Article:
Last year I read all three books in the trilogy by author Tony Riches about the Tudor dynasty. Book One was about a Owen Tudor, second husband of Catherine of Valois and stepfather to King Henry VI. Book Two was about Jasper Tudor, half-brother of King Henry VI and uncle of the future Henry VII. The final book, Book Three was about Henry Tudor and his struggle to become King of England. After finishing the trilogy on the Tudor dynasty Riches decided to try his hand at Mary Tudor, Queen of France and sister to King Henry VIII.
The love story of Mary and Charles Brandon has always intrigued me. A man whose family had been mostly servants and who was raised to Duke of Suffolk married the sister of the King in a secret ceremony in France. This unauthorized act would by a subject of Henry would usually end with the participants locked in the Tower of London, or worse yet, executed. Luckily for Mary and Charles they were both favorites of Henry and he merely fined them.
When the couple were finally allowed to return to England, Henry VIII insisted that they have a public ceremony at Greenwich Palace. He did not wish for his favorite sister’s future children to be declared illegitimate – they would be, after all, in the line of succession.
This story is wonderfully told by Riches as the life of an English princess who only wished to do what was right. Mary was loyal to those close to her, none more than to Katherine of Aragon during the King’s Great Matter. Mary despised her former maid of honor, Anne Boleyn and wanted nothing more than to see her good friend regain her position.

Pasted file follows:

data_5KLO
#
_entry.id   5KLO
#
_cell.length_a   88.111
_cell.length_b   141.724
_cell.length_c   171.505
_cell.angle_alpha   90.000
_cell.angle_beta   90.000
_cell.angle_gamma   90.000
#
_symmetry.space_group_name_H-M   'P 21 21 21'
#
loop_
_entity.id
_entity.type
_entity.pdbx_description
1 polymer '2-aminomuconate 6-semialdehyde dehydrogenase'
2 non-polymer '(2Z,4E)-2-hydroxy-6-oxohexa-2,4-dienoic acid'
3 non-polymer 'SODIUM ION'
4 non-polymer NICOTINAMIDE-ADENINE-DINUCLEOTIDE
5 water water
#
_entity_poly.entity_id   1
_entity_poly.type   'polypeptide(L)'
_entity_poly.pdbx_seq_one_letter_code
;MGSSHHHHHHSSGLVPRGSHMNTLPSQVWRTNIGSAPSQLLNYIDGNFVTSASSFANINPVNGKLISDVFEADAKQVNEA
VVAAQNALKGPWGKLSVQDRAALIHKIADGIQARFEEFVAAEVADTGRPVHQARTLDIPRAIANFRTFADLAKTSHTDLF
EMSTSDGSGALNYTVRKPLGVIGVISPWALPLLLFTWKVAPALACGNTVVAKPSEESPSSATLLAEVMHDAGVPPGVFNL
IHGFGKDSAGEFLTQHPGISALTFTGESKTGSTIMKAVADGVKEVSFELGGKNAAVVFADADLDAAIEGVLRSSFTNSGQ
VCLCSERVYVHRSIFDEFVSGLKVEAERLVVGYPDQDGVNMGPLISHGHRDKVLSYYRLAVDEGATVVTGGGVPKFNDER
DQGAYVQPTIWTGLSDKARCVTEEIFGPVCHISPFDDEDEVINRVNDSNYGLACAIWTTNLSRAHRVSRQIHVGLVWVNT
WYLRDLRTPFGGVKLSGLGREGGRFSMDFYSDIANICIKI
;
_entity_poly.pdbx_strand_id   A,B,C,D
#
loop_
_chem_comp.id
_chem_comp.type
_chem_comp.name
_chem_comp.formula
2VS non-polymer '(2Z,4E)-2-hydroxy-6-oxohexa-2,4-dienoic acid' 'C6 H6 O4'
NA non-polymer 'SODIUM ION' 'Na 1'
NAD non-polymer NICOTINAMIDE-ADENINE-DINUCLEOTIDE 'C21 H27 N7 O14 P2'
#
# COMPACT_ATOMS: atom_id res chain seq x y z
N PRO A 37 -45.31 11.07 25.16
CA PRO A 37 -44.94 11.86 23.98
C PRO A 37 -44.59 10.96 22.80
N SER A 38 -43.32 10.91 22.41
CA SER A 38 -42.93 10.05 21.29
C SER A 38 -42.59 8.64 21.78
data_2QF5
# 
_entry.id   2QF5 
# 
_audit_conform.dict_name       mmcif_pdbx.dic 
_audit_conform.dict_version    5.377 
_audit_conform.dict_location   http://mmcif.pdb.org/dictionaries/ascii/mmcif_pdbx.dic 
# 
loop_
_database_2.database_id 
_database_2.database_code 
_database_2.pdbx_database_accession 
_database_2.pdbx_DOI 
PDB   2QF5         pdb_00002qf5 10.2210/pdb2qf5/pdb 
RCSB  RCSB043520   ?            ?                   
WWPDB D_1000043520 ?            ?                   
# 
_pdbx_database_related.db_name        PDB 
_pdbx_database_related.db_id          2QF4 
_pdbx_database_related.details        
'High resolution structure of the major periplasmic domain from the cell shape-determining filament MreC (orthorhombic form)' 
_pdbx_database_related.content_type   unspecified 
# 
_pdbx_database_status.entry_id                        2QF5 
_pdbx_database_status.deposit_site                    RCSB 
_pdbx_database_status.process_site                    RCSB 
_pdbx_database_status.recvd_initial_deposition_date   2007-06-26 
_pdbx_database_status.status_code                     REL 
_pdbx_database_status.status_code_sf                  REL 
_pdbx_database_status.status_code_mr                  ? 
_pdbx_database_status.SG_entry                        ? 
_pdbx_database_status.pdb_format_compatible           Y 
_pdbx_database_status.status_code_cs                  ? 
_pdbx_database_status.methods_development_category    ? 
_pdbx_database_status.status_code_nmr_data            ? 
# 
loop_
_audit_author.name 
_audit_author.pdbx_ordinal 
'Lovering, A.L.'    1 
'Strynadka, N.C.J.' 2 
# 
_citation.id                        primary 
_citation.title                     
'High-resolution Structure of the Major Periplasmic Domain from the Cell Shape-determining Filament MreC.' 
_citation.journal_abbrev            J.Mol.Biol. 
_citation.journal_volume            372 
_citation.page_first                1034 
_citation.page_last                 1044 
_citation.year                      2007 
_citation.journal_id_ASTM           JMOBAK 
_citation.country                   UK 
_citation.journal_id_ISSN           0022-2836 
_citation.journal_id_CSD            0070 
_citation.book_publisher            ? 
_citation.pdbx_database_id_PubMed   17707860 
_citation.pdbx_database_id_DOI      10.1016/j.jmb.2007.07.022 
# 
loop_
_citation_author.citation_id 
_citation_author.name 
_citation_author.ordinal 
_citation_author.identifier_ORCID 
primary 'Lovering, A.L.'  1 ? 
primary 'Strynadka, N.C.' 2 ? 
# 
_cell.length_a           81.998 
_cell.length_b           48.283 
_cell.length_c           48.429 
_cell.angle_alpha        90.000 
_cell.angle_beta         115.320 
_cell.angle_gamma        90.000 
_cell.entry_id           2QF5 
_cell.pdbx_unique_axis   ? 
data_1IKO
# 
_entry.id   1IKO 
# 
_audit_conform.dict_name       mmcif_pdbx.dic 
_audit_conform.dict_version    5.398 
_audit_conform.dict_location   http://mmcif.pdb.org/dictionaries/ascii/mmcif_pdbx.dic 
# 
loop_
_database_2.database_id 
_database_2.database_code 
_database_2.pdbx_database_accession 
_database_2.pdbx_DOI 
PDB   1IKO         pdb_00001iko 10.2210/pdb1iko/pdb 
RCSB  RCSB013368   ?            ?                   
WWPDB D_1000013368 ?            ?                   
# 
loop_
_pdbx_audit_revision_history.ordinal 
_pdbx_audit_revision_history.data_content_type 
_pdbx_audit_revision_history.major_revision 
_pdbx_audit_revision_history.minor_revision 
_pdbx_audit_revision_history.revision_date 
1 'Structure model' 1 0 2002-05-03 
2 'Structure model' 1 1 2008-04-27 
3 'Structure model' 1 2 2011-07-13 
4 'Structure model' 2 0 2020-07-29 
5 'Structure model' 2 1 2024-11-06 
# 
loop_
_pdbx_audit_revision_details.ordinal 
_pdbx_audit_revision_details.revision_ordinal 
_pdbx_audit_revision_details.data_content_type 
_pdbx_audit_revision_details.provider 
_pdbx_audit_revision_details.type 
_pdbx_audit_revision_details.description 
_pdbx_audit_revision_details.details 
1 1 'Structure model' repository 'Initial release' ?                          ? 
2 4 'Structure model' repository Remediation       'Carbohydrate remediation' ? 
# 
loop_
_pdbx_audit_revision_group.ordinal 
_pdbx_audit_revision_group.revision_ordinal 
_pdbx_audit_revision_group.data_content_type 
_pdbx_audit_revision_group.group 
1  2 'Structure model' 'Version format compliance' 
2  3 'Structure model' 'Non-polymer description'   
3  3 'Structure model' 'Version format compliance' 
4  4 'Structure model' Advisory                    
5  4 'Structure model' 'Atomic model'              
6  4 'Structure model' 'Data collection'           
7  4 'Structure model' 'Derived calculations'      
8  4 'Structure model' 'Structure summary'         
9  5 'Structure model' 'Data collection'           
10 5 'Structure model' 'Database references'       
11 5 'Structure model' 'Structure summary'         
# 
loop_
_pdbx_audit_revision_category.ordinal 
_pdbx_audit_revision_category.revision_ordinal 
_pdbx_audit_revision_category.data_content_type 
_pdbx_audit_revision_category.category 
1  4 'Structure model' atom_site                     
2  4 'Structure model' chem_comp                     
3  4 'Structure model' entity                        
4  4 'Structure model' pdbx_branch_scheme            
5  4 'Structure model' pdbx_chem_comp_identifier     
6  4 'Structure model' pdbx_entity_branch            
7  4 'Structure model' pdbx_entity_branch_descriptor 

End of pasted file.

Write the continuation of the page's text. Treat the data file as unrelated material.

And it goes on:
Unfortunately for Mary her life wasn’t always rainbows and butterflies. She lost a son after a freak accident and then she herself became extremely ill and would be unable to see her daughters Frances and ELeanor give her grandchildren.
If you love to read about the women of the Tudor dynasty I highly recommend you buy this book. I thoroughly enjoyed it and cannot wait for the author’s next book about Charles Brandon.
If you’d like to pick up a copy of the book it is available on Amazon.
Princess Mary Tudor was the younger sister of King Henry VIII. She was said to be the King’s favorite sister. Henry arranged for Mary to wed the King of France – as always, a political alliance for England. To have France as an ally instead of an enemy was definitely a benefit to the country after years of fighting.
This letter is written by a Venetian merchant in England who wrote this letter to his brothers including this one about Princess Mary’s departure from England to France where she became Queen.
Description of Departure of the King’s Sister
Lorenzo Pasqualigo to his Brothers
[Venetian Calendar, Vol. II]